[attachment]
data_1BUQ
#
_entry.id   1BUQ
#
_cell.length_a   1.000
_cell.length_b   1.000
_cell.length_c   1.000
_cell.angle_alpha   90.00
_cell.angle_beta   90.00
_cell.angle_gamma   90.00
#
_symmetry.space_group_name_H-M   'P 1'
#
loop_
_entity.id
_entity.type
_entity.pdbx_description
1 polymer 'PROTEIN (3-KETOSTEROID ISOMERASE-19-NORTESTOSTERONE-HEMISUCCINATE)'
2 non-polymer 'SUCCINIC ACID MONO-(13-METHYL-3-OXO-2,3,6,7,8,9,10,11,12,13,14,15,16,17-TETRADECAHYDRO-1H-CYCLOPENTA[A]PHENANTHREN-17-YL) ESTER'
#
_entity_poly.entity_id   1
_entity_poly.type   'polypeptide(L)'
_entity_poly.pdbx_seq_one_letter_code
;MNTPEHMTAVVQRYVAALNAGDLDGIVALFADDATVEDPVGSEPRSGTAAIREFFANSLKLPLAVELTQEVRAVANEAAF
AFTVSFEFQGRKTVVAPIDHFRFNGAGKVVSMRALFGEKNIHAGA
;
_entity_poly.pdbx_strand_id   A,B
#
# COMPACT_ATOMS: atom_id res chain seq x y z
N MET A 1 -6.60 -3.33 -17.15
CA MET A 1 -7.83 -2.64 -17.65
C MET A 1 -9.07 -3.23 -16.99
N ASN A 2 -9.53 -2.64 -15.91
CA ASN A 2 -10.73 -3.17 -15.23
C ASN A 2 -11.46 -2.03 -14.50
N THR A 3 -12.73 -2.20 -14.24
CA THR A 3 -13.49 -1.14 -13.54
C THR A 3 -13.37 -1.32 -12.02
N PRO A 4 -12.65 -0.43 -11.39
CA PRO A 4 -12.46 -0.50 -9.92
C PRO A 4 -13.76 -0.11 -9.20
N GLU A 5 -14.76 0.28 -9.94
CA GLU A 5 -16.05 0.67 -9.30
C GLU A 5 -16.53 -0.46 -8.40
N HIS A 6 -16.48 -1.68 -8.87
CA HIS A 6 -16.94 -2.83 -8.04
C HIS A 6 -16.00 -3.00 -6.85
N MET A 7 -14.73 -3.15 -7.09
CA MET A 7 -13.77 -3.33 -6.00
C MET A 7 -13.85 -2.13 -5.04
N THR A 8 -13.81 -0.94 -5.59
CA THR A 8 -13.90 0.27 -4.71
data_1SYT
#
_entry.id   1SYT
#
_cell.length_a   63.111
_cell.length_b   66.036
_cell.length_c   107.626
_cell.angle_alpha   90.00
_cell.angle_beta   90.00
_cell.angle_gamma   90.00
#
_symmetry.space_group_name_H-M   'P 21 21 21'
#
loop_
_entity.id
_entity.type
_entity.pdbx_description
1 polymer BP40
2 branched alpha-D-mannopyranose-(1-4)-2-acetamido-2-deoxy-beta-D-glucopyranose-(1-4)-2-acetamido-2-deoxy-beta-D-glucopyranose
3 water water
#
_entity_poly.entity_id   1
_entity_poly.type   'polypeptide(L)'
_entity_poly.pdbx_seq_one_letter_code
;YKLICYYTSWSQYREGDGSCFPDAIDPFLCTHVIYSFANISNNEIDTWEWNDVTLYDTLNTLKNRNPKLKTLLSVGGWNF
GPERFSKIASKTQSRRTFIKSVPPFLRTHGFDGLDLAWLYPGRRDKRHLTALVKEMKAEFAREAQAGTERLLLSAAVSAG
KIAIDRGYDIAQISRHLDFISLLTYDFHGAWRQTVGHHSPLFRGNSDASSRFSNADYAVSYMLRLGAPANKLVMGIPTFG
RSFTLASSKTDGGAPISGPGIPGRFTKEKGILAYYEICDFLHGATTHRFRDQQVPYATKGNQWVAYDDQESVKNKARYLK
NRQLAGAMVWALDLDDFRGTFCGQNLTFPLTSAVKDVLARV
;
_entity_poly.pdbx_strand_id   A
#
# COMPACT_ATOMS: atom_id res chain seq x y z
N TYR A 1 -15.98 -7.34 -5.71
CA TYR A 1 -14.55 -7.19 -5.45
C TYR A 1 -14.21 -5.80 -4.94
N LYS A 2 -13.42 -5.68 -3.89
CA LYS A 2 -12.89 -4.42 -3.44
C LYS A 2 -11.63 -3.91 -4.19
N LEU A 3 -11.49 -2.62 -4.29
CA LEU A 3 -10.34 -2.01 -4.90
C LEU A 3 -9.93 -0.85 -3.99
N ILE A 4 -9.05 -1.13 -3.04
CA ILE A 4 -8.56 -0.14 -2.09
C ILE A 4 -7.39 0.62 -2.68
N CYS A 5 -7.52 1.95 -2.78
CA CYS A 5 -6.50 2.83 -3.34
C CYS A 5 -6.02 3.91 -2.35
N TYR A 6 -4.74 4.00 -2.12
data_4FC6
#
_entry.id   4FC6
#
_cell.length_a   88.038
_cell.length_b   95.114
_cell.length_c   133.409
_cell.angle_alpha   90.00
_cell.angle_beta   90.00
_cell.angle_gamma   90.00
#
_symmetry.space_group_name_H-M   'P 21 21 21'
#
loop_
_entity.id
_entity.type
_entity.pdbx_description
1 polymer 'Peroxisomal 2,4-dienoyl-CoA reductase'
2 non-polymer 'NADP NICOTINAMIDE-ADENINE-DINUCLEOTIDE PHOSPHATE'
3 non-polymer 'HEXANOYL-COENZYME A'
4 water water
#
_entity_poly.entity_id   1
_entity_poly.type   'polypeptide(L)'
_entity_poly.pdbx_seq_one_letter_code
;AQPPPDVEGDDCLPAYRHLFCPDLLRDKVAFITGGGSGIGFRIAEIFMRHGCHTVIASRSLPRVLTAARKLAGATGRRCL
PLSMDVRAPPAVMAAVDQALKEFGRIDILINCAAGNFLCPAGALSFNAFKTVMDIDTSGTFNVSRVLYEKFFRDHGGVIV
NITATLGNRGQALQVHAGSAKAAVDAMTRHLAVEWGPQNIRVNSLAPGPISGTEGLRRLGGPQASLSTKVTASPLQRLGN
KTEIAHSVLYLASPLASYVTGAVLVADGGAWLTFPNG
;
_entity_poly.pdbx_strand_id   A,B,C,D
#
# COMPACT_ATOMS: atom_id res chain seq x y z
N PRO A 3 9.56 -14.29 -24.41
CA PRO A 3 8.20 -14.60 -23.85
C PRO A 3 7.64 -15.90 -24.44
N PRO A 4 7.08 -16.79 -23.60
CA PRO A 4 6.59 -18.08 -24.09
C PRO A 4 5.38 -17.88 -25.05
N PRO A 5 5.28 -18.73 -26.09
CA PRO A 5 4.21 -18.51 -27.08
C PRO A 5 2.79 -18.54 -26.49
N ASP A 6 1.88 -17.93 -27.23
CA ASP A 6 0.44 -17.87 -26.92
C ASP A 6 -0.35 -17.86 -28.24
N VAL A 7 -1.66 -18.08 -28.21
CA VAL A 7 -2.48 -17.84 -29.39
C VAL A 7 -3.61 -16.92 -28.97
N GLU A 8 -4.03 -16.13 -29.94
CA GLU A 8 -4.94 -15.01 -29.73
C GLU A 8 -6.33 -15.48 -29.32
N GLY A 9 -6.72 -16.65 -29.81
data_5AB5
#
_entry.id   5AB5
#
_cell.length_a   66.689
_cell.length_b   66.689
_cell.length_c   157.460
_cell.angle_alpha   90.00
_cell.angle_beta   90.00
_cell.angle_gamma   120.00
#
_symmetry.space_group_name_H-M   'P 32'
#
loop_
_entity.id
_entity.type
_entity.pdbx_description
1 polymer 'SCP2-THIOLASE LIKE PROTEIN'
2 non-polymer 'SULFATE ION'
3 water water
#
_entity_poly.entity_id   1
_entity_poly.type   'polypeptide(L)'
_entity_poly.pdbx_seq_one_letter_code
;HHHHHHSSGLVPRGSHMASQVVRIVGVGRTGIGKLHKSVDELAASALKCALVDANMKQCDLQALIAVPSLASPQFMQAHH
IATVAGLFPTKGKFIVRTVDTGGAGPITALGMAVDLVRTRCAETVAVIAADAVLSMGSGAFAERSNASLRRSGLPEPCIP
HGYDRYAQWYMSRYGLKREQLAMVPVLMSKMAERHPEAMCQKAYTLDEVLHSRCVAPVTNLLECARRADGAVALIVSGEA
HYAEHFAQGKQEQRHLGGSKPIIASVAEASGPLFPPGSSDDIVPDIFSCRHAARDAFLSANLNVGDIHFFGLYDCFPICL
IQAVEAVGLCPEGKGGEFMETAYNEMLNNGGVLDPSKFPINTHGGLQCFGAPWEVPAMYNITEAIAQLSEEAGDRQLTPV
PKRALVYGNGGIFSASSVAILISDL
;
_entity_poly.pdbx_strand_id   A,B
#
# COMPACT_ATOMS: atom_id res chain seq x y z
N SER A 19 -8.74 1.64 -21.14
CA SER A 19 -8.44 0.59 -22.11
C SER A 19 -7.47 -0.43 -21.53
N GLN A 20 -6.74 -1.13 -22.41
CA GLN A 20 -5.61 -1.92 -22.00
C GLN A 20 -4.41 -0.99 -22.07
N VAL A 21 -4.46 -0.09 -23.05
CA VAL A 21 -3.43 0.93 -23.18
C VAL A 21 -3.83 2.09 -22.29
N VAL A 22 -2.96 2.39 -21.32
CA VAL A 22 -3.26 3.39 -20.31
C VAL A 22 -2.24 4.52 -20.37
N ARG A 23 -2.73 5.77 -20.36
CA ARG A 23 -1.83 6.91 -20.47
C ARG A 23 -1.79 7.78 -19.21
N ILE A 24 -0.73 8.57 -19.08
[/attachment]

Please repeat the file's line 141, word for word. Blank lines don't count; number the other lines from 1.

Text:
N PRO A 5 5.28 -18.73 -26.09